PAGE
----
Ideally speaking, teachers are hired specifically to help these students acquire certain skill, as well as be better professionals, ideally.
Unfortunately, the ratio of passionate teachers to people who are in it just to make some money, is imbalanced on the wrong side.
Some are teaching at so many places that the process is almost mechanical to them, and they can’t even tell students apart.
Some students want to take their problems to people who look like they have life figured out. It is at this point that some teachers provide trite cliches like “work hard, you’ll have everything”, some outright refuse to help, while some do what they can to guide these students, both professionally and academically.
So these were the problems, multiple and widespread. However, in the interest of fairness, we have solutions – solutions that fall on to individuals and are not at all tier-dependent. These solutions are just as helpful for students of LUMS as they for students of some new hut they decided to call a university.
Take matters into your own hands
As we’ve established, there is no point in hoping that your university will do right by you, because if they haven’t already, best make other arrangements. This does not mean you should quit, you still need that degree.
First off, the internet has everything you are supposed to learn, or think you should have learned by now.
Take time out of your life to sit online and catch up on Lynda.com, KhanAcademy, Coursera, etc. There are thousands of sites dedicated to imparting wisdom and you might end up learning more than your own teachers.
Reach out however you can
Talk to your teachers to see if they can introduce you to someone in the industry. Not all teachers are very well connected, but you don’t need CEOs of companies either. Just try to get in touch with some professional.
If teachers fail you, ask your friends and family to help network. Once connected, you discuss the possibility of taking some small project off their hands.
Every individual in a company has some minuscule task they can easily outsource – you want those tasks. To them it is minuscule, to you it might as well be gold, because by the time you graduate, these assignments will help you put a bunch of industry-related projects on your CV.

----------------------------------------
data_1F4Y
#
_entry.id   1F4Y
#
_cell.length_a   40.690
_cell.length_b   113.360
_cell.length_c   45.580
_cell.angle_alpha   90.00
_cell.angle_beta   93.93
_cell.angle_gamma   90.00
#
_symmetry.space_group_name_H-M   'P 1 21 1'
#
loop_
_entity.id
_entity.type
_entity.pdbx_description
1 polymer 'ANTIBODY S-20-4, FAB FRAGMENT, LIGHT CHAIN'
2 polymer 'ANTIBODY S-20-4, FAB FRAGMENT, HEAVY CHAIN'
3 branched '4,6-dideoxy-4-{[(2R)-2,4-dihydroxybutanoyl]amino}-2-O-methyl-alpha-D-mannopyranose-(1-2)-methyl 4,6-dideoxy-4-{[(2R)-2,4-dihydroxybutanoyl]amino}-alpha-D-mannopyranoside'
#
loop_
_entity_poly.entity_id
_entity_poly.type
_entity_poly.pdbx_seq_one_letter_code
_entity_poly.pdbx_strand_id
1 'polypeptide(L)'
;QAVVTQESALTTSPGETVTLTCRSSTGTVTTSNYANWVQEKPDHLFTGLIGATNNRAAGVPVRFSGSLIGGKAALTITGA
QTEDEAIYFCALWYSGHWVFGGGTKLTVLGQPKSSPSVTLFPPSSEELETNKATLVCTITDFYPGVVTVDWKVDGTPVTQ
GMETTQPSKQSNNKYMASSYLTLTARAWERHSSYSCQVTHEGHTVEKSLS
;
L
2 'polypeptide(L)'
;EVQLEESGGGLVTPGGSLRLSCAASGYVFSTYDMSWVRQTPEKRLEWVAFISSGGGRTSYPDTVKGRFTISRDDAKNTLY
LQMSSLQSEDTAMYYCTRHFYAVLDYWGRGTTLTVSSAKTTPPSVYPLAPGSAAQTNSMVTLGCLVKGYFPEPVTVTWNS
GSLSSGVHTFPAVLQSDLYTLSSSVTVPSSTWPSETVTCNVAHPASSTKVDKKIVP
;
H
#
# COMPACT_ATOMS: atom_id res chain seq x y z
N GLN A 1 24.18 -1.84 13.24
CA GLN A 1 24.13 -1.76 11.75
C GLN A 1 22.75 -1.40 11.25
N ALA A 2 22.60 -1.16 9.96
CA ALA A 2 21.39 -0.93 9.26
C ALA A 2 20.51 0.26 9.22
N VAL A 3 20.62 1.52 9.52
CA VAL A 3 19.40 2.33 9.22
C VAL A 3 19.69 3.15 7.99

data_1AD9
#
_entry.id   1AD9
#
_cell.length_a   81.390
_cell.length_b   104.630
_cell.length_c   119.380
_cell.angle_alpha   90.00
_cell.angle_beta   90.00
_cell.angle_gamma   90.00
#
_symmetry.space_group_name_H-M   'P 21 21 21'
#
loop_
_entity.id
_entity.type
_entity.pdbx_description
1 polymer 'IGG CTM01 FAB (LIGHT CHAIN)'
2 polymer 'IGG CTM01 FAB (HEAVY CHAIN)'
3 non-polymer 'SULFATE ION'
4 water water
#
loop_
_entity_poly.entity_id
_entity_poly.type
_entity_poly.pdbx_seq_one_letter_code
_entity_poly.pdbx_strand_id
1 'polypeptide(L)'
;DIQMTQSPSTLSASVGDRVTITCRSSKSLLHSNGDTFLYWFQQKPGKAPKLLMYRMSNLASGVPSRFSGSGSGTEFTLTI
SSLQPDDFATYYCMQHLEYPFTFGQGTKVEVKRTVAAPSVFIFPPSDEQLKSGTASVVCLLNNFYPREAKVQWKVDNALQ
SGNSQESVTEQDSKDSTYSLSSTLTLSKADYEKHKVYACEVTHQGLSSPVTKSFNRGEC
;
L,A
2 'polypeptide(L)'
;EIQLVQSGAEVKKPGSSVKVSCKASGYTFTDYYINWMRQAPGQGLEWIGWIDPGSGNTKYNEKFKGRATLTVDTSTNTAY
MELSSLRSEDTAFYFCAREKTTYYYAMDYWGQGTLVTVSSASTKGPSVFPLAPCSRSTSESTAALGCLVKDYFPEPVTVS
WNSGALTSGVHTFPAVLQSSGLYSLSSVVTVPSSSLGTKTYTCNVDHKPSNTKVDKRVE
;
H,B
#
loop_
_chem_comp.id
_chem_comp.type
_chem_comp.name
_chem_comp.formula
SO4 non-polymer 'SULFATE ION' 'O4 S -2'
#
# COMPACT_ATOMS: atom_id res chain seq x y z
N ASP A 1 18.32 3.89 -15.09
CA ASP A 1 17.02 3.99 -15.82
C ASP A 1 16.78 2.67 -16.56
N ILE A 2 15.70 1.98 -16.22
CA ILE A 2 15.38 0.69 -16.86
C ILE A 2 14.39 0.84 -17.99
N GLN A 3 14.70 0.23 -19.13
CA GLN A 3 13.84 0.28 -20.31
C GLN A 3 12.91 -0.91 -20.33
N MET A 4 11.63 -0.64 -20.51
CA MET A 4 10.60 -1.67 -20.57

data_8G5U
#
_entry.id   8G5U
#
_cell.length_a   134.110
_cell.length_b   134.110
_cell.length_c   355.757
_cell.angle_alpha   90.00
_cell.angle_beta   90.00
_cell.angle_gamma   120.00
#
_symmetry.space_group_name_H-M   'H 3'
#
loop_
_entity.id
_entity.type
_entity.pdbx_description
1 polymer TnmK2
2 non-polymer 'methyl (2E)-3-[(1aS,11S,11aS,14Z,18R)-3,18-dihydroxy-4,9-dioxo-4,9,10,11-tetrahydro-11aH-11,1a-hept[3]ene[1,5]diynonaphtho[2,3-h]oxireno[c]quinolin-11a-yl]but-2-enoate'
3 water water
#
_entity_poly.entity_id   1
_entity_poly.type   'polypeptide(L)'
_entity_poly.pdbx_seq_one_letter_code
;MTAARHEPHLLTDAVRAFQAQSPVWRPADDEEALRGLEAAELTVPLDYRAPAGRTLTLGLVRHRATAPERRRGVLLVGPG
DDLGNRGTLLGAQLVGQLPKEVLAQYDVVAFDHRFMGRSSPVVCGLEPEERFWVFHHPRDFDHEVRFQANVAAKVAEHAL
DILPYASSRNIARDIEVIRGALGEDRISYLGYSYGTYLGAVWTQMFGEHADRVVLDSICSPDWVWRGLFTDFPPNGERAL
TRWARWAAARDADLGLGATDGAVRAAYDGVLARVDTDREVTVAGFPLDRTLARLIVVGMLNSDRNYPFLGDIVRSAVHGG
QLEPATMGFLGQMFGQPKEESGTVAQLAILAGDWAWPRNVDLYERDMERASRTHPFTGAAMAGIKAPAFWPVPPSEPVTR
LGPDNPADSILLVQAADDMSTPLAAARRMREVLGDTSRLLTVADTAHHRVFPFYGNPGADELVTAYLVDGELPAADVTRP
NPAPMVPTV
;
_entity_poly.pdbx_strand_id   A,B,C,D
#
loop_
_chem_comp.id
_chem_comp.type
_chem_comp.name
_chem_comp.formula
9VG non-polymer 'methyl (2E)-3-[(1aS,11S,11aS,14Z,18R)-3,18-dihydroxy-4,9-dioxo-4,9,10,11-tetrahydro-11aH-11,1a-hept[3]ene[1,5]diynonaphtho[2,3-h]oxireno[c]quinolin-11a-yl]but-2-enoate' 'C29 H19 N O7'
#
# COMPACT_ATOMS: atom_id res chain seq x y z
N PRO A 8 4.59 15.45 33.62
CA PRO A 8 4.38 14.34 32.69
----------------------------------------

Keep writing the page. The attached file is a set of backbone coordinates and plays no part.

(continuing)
Also read: 1984: The murder of Pakistan’s student unions
Lower your standards now, raise them later
During your summer breaks and if you can work out a schedule during classes, take whatever internship you can find in whatever building for whatever position that remotely sounds like it has something to do with your degree.
It might sound demeaning, it might feel useless, but this is the best time for you to rack up credentials. Everyone has to pay their dues, if you start paying them sooner, you can be a touch pickier after you have graduated (just a smidge).
Whenever jobs for fresh graduates are announced, they will definitely pick graduates with experience over others. This gives you options as soon as you graduate, sometimes even before.
Become an entrepreneur
Becoming a problem-solver is the only way to go about things in the long run. You might be able to get by off others’ solutions (barely passing, applying for jobs endlessly until someone calls), but if you tap into a drive to do something for yourself, that’s when possibilities present themselves.
The best part of entrepreneurship is that every problem is an opportunity.
Entrepreneurship doesn’t necessarily mean you have to make money off a project, it’s about getting something started. So if you find that you have the system figured out by your last semester, help out your juniors. Charge them a fee if you want. If you have learned tools/tricks/trades, share them with everyone who wants it.
Also read: The sorry state of research at our universities and how to fix it
I am happy to share that these solutions will definitely work. These are not distant dreams; students do these things every semester and find themselves living better lives. I have seen students create opportunities for themselves in ways one did not think possible.
The misfortune remains that all of these solutions would be unnecessary if universities helped students through this themselves. I have seen students who have learned almost alien technologies out of sheer willpower. I have seen many other examples in PMAS, Hamdard University Islamabad, and NUST.
Like I said, it works no matter where you are